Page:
Kanye West criticized
United States President George W. Bush and the government’s reaction to
Hurricane Katrina last night during “A Concert for Hurricane Relief”
a live benefit concert that aired on NBC.
West had sharp words for
President Bush and the government’s reaction to the disaster wrought in
four states by Hurricane Katrina during the one-hour live special.
The show was aired live
on NBC, MSNBC, CNBC and Pax and featured performances from Harry Connick Jr.,
Wynton Marsalis, Faith Hill, Aaron Neville and others.
West, who didn’t perform,
was on the stage with comedian Mike Myers reading a script from the teleprompter
when he deviated from the pre-written script.
“I hate the way they
portray us in the media,” West said echoing comments that big media outlets
are biased in how they present images of the hurricane victims.
“You see a black family,
it says, ‘They’re looting.’ You see a white family, it says, ‘They’re
looking for food.’
“It’s been five days
[waiting for federal help] because most of the people are black,” West
said. “And even for me to complain about it, I would be a hypocrite because
I’ve tried to turn away from the TV because it’s too hard to watch.
“I’ve even been shopping
before even giving a donation, so now I’m calling my business manager right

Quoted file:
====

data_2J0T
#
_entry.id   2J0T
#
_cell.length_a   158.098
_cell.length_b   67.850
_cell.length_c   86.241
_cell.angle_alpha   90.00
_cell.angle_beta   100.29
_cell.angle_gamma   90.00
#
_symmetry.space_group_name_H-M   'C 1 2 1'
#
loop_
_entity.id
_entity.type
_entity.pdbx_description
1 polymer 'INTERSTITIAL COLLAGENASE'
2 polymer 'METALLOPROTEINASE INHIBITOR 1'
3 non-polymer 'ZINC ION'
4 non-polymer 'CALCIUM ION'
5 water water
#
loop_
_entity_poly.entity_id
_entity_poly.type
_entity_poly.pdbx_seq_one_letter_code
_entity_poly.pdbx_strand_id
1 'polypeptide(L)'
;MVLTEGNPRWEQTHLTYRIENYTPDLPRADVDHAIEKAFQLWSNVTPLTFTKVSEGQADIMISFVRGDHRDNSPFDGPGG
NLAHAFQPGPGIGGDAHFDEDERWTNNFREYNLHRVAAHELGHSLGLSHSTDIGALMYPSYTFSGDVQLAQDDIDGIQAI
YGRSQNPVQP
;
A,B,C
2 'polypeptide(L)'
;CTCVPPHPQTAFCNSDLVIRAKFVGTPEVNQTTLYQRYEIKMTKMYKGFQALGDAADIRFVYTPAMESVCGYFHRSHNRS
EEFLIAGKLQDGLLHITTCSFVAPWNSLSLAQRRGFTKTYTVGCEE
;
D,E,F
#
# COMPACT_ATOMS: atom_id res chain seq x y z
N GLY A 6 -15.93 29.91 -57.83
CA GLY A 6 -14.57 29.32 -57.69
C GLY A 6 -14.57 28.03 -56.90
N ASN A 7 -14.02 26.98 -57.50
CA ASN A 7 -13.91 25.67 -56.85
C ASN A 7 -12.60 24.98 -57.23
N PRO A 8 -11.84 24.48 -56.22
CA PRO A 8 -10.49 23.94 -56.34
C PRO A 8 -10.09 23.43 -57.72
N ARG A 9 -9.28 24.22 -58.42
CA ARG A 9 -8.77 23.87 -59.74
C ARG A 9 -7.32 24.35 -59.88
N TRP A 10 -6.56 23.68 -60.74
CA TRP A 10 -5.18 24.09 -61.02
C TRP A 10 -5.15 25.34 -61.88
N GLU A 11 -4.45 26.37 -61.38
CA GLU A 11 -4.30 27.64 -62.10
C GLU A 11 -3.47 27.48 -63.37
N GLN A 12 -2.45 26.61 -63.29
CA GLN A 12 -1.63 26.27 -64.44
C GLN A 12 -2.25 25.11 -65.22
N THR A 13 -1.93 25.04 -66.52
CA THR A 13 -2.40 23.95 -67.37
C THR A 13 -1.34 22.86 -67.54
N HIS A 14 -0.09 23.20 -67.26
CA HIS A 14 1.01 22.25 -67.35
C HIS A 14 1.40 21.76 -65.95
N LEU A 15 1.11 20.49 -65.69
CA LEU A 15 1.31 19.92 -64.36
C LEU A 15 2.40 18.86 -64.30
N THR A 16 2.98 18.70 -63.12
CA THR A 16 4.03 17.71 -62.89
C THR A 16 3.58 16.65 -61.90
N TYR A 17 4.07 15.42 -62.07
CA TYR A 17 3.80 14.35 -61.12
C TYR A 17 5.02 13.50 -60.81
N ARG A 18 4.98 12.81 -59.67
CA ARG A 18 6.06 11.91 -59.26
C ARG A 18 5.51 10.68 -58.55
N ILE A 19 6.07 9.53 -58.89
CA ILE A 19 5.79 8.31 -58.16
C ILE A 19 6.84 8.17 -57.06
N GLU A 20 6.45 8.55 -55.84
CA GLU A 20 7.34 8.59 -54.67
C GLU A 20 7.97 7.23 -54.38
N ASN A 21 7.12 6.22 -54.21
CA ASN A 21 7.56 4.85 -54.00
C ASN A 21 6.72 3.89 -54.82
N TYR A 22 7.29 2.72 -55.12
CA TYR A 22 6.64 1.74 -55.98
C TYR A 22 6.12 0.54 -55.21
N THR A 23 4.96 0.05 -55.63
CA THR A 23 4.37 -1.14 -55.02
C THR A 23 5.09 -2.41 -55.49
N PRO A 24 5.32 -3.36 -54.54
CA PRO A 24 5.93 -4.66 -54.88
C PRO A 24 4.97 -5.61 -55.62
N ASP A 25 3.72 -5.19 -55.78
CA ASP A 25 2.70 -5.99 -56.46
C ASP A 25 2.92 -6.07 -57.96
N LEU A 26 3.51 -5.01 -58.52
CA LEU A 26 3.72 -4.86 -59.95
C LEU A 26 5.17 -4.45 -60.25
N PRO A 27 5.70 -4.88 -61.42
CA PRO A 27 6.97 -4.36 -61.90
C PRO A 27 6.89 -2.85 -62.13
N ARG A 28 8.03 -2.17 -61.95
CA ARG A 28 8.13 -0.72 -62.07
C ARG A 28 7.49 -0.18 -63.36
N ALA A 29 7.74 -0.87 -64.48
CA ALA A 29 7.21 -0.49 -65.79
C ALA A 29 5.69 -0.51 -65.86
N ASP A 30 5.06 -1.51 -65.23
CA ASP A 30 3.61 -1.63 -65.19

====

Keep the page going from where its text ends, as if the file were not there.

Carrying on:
now to see what is the biggest amount I can give…the way America is set
up to help the poor, the black people, the less well-off, as slow as possible.
I mean, the Red Cross is doing everything they can. We already realize a lot
of people that could help are at war right now, fighting another way — and
they’ve given them permission to go down and shoot us!”
There was a tape delay,
but the person in charge of censoring was only looking for profane words and
didn’t know that West was not following his script.
West’s comments were
edited out of the West Coast airing of the show, which was broadcast three hours
Before the show was over,
the host, NBC News’ Matt Lauer, stated that emotions in the country are
high because of the destruction the hurricane has left, the handling of the
disaster and the strain of the war in Iraq.
that emotion is translated into inspiration, sometimes into criticism,”
Lauer said referring to West’s’ comments. “We’ve heard some
of that tonight. But it’s still part of the American way of life."